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The influence of daily sleep patterns of commercial truck drivers on driving performance
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    Accid Anal Prev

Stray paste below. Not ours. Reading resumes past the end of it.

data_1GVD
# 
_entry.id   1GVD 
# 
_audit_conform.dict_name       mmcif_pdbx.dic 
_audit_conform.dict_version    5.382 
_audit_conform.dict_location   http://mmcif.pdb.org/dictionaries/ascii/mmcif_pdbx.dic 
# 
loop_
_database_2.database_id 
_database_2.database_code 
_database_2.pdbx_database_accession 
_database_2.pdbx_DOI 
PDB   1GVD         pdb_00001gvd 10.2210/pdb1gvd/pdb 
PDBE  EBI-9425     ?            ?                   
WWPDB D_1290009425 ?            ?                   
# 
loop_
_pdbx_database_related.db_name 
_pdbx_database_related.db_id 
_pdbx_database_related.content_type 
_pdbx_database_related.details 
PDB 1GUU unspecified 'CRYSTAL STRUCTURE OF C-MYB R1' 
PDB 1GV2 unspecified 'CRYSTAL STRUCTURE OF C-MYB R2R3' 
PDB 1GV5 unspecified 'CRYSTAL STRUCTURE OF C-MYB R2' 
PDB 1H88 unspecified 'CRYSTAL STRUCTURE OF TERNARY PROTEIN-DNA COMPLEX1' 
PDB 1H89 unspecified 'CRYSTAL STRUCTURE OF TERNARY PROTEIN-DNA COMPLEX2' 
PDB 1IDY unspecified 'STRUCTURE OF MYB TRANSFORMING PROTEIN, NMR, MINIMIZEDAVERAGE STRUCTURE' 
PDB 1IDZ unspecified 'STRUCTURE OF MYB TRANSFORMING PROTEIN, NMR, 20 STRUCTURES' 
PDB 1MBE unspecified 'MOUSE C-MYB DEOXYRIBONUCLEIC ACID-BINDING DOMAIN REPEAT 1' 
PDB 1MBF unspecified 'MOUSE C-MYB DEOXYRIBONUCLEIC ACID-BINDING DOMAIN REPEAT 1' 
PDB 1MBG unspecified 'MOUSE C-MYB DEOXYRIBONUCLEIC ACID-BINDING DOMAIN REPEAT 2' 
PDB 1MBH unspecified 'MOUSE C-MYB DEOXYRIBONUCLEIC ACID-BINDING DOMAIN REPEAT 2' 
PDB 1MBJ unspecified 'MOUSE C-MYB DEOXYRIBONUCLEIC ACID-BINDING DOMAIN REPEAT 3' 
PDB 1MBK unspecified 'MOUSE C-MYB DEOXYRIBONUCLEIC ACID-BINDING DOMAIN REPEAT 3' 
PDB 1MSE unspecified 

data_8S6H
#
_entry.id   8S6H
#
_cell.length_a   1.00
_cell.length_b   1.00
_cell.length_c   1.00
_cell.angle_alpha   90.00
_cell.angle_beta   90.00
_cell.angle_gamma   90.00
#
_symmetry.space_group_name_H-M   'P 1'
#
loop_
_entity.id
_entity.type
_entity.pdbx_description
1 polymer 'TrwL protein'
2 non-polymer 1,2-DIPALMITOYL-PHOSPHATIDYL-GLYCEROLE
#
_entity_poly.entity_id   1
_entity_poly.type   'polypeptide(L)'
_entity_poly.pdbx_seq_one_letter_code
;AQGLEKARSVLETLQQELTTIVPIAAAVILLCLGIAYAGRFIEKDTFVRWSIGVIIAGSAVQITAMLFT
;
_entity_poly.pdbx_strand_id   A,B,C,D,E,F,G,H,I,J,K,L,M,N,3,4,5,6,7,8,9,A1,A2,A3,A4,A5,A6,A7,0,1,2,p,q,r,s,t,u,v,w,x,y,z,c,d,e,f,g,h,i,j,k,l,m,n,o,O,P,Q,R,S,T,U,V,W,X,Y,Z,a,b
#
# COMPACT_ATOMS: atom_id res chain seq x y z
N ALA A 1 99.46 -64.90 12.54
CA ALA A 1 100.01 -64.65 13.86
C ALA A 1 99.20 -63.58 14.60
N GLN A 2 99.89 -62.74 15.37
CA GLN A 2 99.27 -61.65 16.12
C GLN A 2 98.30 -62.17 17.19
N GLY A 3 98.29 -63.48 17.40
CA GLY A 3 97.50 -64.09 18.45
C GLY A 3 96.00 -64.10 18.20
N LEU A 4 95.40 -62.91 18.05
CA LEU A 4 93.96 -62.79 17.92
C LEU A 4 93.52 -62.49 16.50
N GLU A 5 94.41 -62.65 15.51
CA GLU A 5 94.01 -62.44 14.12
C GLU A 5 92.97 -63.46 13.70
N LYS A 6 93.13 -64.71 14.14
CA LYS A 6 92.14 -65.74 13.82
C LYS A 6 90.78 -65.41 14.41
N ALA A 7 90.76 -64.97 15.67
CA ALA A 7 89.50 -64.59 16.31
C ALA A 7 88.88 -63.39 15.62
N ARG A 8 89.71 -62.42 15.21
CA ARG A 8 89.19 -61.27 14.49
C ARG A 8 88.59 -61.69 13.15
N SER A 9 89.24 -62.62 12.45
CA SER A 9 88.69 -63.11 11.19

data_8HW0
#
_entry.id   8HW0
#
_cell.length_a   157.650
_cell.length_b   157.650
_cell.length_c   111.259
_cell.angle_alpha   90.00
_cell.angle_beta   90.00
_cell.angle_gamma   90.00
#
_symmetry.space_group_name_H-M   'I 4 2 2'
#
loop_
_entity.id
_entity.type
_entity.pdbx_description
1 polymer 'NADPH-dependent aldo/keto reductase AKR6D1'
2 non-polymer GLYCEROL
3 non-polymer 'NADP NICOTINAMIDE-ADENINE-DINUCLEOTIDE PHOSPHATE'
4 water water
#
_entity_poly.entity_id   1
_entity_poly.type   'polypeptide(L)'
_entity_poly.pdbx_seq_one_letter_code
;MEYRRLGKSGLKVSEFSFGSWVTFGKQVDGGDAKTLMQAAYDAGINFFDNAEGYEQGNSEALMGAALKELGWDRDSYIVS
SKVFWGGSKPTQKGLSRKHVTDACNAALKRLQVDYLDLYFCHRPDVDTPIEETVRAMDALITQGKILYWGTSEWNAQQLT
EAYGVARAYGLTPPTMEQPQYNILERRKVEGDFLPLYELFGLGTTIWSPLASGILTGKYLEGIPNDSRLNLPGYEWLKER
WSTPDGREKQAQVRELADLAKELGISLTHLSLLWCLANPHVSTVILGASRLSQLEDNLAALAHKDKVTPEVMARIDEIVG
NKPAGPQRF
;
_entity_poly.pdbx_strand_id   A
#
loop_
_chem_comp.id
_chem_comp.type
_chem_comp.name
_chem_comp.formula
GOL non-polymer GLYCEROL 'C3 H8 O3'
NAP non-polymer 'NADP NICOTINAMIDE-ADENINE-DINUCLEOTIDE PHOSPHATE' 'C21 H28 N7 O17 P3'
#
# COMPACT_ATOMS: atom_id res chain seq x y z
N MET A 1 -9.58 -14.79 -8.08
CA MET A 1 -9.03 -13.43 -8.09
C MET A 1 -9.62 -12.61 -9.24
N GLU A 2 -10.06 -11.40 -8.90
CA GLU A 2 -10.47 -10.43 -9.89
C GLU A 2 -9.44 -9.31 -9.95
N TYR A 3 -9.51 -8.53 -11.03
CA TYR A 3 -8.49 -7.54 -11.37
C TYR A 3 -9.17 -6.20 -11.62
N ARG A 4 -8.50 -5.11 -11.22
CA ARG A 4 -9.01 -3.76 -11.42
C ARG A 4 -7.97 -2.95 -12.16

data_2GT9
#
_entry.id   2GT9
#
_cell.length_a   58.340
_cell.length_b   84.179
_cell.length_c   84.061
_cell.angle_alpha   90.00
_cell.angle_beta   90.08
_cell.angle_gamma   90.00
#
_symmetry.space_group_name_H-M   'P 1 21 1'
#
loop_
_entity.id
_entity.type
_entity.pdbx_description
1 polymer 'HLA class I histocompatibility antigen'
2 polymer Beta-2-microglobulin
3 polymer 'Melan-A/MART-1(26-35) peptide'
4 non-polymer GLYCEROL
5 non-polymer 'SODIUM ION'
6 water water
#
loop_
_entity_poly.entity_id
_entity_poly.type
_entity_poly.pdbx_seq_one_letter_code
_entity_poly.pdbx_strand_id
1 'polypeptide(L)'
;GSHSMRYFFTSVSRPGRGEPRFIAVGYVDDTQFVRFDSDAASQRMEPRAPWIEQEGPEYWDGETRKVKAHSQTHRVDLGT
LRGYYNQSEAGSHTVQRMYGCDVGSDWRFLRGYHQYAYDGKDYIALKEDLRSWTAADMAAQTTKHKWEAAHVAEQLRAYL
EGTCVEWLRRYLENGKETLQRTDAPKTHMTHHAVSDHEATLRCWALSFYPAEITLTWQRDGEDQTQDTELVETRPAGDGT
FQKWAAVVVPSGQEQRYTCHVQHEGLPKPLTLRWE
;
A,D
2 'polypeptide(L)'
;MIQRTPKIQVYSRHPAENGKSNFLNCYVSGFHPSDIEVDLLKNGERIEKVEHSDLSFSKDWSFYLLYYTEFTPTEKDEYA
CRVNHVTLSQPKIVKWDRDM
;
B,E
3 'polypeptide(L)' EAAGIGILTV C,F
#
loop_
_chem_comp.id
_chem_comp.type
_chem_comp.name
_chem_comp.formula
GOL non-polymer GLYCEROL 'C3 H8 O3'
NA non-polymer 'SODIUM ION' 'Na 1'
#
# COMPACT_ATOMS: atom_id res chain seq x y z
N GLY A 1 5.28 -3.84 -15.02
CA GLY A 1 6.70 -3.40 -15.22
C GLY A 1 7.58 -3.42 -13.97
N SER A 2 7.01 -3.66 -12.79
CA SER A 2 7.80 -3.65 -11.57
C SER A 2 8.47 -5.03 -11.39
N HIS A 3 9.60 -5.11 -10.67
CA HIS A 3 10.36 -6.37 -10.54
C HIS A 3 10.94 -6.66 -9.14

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    Fatigued and drowsy driving has been found to be a major cause of truck crashes. Lack of sleep is the number one cause of fatigue and drowsiness. However, there are limited data on the sleep patterns (sleep duration, sleep percentage in the duration of non-work period, and the time when sleep occurred) of truck drivers in non-work periods and the impact on driving performance. This paper examined sleep patterns of 96 commercial truck drivers during non-work periods and evaluated the influence these sleep patterns had on truck driving performance. Data were from the Naturalistic Truck Driving Study. Each driver participated in the study for approximately four weeks. A shift was defined as a non-work period followed by a work period. A total of 1397 shifts were identified. Four distinct sleep patterns were identified based on sleep duration, sleep start/end point in a non-work period, and the percentage of sleep with reference to the duration of non-work period. Driving performance was measured by safety-critical events, which included crashes, near-crashes, crash-relevant conflicts, and unintentional lane deviations. Negative binomial regression was used to evaluate the association between the sleep patterns and driving performance, adjusted for driver demographic information. The results showed that the sleep pattern with the highest safety-critical event rate was associated with shorter sleep, sleep in the early stage of a non-work period, and less sleep between 1 a.m. and 5 a.m. This study also found that male drivers, with fewer years of commercial vehicle driving experience and higher body mass index, were associated with deteriorated driving performance and increased driving risk. The results of this study could inform hours-of-service policy-making and benefit safety management in the trucking industry.

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